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Jets from Young Stars

Jets from Young Stars

Depicts: HH-30, HH-34, HH-47
Copyright: C. Burrows (STScI & ESA), J. Hester (Arizona State University), J. Morse/STScI and NASA

These Hubble Space Telescope views of gaseous jets from three newly forming stars show a new level of detail in the star formation process, and are helping to solve decade-old questions about the secrets of star birth.

Upper left image

This view of a protostellar object called HH-30 reveals an edge-on disk of dust encircling a newly forming star. Light from the forming star illuminates the top and bottom surfaces of the disk, making them visible, while the star itself is hidden behind the densest parts of the disk.

Upper right image

This view of a different and more distant jet in object HH-34 shows a remarkable beaded structure. Once thought to be a hydrodynamic effect (similar to shock diamonds in a jet aircraft exhaust), this structure is actually produced by a machine-gun-like blast of "bullets" of dense gas ejected from the star at speeds of one-half million miles per hour.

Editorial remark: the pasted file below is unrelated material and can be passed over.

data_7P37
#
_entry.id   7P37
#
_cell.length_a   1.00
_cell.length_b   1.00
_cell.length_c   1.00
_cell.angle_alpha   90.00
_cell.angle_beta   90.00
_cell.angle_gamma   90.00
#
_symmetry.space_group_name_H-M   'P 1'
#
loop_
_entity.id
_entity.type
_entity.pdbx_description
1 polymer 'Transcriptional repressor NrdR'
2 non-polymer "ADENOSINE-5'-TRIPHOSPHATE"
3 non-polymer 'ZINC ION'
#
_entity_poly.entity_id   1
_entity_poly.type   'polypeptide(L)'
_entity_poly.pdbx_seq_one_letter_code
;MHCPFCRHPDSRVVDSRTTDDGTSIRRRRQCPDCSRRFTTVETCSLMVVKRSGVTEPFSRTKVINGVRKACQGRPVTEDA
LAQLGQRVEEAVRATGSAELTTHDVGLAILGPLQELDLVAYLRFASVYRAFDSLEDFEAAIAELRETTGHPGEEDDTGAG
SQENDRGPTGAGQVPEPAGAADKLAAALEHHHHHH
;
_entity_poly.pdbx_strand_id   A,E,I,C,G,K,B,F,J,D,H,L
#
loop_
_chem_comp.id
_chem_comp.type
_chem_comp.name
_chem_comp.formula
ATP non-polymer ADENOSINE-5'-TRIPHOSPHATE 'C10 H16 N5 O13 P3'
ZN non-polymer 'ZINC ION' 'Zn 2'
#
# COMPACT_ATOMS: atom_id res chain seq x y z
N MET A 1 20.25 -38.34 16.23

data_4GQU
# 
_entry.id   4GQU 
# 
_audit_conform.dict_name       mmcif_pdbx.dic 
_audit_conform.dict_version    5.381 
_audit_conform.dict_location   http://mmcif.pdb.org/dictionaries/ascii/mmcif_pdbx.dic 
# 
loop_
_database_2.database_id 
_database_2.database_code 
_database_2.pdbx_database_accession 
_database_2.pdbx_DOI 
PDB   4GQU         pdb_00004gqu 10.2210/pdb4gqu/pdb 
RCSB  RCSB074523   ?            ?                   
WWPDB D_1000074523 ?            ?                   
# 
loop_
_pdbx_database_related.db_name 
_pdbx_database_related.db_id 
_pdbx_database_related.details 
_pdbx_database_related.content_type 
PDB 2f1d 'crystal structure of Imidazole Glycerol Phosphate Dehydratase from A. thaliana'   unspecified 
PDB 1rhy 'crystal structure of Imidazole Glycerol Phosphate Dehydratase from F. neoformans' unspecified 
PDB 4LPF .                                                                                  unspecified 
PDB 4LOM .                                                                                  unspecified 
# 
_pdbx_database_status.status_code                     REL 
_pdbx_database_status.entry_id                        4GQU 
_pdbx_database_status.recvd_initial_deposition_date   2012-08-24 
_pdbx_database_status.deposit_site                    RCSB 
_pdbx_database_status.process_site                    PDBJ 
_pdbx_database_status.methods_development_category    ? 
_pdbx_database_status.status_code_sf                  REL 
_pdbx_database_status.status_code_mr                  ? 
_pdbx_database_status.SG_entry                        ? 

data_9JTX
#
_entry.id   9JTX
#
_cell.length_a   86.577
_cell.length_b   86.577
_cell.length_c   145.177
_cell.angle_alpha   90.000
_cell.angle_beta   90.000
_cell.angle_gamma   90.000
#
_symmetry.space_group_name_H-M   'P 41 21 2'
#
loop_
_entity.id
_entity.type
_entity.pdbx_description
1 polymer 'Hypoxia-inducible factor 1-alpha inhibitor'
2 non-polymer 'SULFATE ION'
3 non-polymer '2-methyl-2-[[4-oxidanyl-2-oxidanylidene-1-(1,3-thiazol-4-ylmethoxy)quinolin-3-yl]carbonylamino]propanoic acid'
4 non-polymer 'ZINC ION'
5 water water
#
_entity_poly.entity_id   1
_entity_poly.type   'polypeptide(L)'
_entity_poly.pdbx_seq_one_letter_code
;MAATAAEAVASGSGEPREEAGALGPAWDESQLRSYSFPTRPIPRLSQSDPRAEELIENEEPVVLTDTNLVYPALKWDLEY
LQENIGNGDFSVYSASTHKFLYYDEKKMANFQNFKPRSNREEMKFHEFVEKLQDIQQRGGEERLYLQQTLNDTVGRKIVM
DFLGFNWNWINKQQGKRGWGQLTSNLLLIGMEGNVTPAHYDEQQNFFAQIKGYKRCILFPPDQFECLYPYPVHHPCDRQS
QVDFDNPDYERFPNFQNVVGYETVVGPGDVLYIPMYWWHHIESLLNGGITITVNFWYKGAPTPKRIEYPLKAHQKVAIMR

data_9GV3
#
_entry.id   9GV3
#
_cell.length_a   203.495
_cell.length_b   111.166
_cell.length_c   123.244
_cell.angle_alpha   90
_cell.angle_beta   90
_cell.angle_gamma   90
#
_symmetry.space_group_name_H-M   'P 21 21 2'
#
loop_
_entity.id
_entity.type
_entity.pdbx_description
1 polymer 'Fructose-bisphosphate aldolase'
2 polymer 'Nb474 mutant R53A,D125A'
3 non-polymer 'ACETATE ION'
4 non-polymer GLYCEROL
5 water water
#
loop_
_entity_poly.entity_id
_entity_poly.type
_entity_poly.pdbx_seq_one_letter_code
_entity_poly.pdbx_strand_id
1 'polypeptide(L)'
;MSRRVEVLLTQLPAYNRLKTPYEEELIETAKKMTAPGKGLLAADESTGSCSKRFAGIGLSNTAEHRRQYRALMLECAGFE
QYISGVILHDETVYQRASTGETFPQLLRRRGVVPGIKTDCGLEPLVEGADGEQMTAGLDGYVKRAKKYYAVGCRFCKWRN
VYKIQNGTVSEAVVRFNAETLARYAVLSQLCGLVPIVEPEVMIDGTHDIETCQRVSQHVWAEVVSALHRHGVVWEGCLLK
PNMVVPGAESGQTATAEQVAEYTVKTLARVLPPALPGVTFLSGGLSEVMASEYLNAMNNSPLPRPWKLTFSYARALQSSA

Bottom image

This view of a three trillion mile-long jet called HH-47 reveals a very complicated jet pattern that indicates the star (hidden inside a dust cloud near the left edge of the image) might be wobbling, possibly caused by the gravitational pull of a companion star.

Last Update: 1 September 2019
29-Feb-2024 04:46 UT

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